The name Betsy Ross and her story of making the first Stars and Stripes are well known today. In surveys of students from elementary school through college, she is better known than many leading figures of U.S. history.
She is a popular icon of American Culture. Her name and image have appeared on wrappings for cigars, bread and an array of merchandise. Her story has been recounted in thousands of books, articles and pamphlets. Her fame is perhaps only eclipsed by George Washington and Benjamin Franklin. Even in fame, Betsy Ross strikes controversy. While she has admirers she has detractors. Sources state flatly that she indeed sewed the first thirteen star flag, while other sources dismiss her story as fiction, fable or even fraud. She is, as eminent flag historian Whitney Smith has noted, a phenomenon of American history. That one seemingly common woman should arouse such notice is amazing and a phenomenon worth examining.
Betsy Ross and her story were unknown until her grandson, William Canby, read a historical paper before the Historical Society of Pennsylvania in March of 1870 which he entitled, “The History of the United States Flag.” In his narrative, Canby relates the family story of the making of the first thirteen star flag as it had been related to him by his grandmother and other family members.
He began his paper by explaining that he believed it important to preserve “every item of history relating to the origin of our beautiful national standard.” He went on to say that he had unpublished information from persons “now far advanced in years” that he wanted to “put on record.” The information was his family tradition that his mother and aunts, daughters of Betsy Ross, had recounted to him. He then goes on to tell of the search he made of other historical records about the origin of the flag hoping to find verification of his family traditions. He then admits that his “search was fruitless” in that he was unable to find any evidence in the historical record that would back up his family’s story of Betsy Ross and the making of the first thirteen star and thirteen stripe flag. Finally, while admitting that tradition is an “uncertain resource,” he argues that when a story is told by those who heard it first hand from the persons who experienced history, then it is “quite as reliable and often more so than the books.” He then went on to tell the family the story as he heard it from his aunts and from Betsy Ross, his grandmother, before her death. The details of the family story are lengthy as are the arguments for and against its correctness, and will need to be explained in future postings on flag-post.com.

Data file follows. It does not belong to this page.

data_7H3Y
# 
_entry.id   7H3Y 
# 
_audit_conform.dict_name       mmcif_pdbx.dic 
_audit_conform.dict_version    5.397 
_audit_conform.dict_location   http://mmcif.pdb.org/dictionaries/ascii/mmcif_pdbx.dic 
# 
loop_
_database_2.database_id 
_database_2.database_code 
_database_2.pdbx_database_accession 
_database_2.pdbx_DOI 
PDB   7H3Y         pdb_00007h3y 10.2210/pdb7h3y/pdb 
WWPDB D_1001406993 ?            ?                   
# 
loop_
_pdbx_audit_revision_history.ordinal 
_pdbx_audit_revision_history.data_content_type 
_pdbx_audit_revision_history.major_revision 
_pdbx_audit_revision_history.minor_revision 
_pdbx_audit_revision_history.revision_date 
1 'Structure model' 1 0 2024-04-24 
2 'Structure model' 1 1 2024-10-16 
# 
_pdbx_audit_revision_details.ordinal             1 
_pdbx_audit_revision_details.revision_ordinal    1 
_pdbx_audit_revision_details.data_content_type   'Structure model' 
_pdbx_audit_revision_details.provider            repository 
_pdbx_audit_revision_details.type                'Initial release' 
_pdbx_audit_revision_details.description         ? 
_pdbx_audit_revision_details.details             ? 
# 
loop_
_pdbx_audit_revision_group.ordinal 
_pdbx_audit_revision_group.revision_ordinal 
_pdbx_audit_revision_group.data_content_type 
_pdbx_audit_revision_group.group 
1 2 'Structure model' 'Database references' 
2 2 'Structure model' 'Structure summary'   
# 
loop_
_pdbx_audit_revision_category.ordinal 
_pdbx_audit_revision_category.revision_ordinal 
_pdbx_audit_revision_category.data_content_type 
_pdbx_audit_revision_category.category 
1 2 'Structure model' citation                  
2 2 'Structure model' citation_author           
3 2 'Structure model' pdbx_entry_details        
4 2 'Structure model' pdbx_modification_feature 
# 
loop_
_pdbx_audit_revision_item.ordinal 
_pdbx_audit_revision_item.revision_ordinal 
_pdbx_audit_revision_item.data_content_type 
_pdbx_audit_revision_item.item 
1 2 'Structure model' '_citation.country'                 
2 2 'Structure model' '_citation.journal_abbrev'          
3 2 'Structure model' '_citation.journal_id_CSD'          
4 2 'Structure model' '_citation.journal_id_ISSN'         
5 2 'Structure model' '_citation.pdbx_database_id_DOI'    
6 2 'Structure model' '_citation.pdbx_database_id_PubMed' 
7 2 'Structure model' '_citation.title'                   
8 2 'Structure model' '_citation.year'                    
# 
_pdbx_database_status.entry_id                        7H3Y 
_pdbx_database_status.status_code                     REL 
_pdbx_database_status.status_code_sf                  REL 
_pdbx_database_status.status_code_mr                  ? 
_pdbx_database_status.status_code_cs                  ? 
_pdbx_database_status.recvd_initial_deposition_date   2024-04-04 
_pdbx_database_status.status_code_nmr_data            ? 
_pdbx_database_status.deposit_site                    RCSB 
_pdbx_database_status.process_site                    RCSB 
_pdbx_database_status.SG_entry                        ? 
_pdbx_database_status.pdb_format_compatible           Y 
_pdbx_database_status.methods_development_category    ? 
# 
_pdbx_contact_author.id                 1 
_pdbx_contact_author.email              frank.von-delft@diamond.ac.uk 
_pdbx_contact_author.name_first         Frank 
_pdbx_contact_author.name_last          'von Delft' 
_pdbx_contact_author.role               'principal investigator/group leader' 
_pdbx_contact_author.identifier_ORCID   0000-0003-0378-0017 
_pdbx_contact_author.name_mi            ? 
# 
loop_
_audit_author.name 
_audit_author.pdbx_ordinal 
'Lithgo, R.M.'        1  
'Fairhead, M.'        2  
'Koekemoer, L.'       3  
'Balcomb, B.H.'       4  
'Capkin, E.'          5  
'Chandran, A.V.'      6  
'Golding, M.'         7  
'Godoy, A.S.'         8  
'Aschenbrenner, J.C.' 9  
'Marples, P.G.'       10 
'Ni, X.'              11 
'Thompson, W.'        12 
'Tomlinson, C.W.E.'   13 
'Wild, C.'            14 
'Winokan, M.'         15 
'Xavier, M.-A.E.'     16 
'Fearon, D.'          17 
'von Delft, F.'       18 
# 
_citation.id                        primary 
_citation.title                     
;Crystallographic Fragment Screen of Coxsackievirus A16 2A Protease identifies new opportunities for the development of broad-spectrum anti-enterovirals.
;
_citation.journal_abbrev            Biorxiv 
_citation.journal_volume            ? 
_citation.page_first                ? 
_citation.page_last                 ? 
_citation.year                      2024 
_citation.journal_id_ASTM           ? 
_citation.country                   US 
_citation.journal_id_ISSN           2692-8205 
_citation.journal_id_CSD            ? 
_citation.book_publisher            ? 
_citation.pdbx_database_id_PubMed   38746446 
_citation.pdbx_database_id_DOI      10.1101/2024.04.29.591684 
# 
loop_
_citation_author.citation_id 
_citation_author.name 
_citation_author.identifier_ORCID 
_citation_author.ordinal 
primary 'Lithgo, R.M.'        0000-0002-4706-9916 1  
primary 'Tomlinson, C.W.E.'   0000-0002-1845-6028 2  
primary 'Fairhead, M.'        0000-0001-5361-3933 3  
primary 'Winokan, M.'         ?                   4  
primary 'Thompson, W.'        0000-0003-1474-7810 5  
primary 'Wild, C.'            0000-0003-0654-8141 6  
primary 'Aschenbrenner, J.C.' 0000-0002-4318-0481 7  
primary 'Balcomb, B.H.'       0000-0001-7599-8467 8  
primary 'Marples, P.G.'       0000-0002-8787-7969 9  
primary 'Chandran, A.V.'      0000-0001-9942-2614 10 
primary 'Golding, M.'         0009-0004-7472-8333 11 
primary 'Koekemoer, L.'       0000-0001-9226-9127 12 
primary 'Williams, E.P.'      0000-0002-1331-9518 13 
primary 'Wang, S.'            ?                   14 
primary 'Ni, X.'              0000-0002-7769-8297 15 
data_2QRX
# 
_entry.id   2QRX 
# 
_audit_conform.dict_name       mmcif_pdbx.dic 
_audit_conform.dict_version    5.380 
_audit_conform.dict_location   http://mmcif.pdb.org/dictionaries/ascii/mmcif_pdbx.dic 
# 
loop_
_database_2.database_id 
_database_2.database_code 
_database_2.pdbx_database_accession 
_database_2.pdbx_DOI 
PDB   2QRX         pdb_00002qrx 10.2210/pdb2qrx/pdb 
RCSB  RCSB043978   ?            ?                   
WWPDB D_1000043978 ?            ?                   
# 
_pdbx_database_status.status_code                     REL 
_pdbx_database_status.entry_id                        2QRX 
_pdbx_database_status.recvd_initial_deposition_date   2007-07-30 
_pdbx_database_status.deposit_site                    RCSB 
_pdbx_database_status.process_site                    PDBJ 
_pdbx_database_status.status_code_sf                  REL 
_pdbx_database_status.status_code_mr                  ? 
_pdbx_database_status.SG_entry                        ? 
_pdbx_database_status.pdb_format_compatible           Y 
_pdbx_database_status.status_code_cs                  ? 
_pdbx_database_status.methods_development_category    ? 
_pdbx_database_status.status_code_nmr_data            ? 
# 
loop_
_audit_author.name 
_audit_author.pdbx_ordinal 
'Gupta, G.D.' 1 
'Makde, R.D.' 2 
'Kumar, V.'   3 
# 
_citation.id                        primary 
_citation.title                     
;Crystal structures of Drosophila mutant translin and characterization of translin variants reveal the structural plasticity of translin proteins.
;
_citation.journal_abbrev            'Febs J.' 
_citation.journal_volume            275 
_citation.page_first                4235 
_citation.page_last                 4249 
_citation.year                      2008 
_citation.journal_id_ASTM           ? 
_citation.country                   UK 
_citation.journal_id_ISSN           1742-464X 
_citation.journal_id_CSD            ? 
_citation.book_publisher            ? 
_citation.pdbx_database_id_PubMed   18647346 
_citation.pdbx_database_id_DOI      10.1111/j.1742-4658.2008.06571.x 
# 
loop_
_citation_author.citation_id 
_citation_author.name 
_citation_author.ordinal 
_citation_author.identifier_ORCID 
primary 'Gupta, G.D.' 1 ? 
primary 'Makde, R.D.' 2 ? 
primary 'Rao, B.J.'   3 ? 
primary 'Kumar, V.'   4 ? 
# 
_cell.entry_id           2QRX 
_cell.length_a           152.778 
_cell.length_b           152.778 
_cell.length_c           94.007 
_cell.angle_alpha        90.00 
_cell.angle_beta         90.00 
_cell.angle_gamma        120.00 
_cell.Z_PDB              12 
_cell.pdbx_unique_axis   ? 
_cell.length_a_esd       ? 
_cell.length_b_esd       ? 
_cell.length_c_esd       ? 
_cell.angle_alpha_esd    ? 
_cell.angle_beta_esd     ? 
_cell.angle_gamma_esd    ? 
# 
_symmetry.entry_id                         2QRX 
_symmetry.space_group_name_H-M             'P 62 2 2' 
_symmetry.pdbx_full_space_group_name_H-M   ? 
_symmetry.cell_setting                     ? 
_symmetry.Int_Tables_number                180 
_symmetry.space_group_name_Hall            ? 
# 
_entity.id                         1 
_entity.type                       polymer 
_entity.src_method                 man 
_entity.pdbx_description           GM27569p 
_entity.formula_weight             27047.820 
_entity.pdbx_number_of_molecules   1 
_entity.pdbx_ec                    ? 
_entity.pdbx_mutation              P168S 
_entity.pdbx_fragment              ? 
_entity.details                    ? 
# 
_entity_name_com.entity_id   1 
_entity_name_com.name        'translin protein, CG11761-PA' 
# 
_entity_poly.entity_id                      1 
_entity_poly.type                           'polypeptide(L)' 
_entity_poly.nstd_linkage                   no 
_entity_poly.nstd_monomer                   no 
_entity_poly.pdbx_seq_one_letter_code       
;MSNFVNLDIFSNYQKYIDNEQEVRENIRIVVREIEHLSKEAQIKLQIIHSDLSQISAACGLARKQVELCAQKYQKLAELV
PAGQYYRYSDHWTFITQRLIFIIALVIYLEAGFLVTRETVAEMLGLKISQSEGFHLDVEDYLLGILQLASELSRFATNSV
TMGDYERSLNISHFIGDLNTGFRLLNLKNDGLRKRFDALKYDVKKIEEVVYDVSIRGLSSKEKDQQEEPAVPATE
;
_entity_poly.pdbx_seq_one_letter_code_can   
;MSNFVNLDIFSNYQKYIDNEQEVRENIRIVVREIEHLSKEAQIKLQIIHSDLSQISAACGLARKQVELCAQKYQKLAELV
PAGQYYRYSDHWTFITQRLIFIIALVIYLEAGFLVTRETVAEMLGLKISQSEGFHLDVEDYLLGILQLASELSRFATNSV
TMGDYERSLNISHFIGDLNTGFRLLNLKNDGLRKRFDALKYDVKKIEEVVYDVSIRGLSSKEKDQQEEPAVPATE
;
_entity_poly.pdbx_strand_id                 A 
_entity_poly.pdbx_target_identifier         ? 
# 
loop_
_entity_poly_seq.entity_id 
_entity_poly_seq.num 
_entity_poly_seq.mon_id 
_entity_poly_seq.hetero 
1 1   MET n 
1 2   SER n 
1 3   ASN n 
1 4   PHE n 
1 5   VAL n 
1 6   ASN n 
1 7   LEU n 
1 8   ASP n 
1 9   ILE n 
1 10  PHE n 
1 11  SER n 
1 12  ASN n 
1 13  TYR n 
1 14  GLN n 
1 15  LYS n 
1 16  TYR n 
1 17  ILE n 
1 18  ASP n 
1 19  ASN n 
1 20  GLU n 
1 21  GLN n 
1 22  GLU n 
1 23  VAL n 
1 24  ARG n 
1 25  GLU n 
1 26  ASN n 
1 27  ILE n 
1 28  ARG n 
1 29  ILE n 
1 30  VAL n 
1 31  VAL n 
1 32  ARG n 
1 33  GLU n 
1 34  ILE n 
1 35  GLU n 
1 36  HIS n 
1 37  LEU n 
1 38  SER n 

To an unbiased reader, all this should seem reasonable and the story was accepted at face value by many. However, the family story of Betsy Ross and the flag has also been dismissed by others as pure myth. Some critics have even attacked William Canby personally and alleged his family made up the story to bring fame to an undeserving ancestor. John H. Fow, a critic writing in 1908, asserted that stories like the Betsy Ross account encourage people “to build ‘air castles’ and purchase old portraits to be palmed off on others as our ‘grandfather’ who [fought] in the Revolution, or our ‘grandmother’ who carried supplies to the troops at Valley Forge.” While historical sources have not been found to prove the claim of the Betsy Ross story, nothing proves that the story is a family fabrication or that William Canby’s effort was anything but an honest endeavor to put on the public record the family story which he believed to be true. If the contemporary historical record is silent about Betsy Ross, it is also silent about any other explanation of how the first example of the Stars and Stripes was created. The story deserves a fair and open minded hearing. Future posting in flag-post.com will attempt to do just that.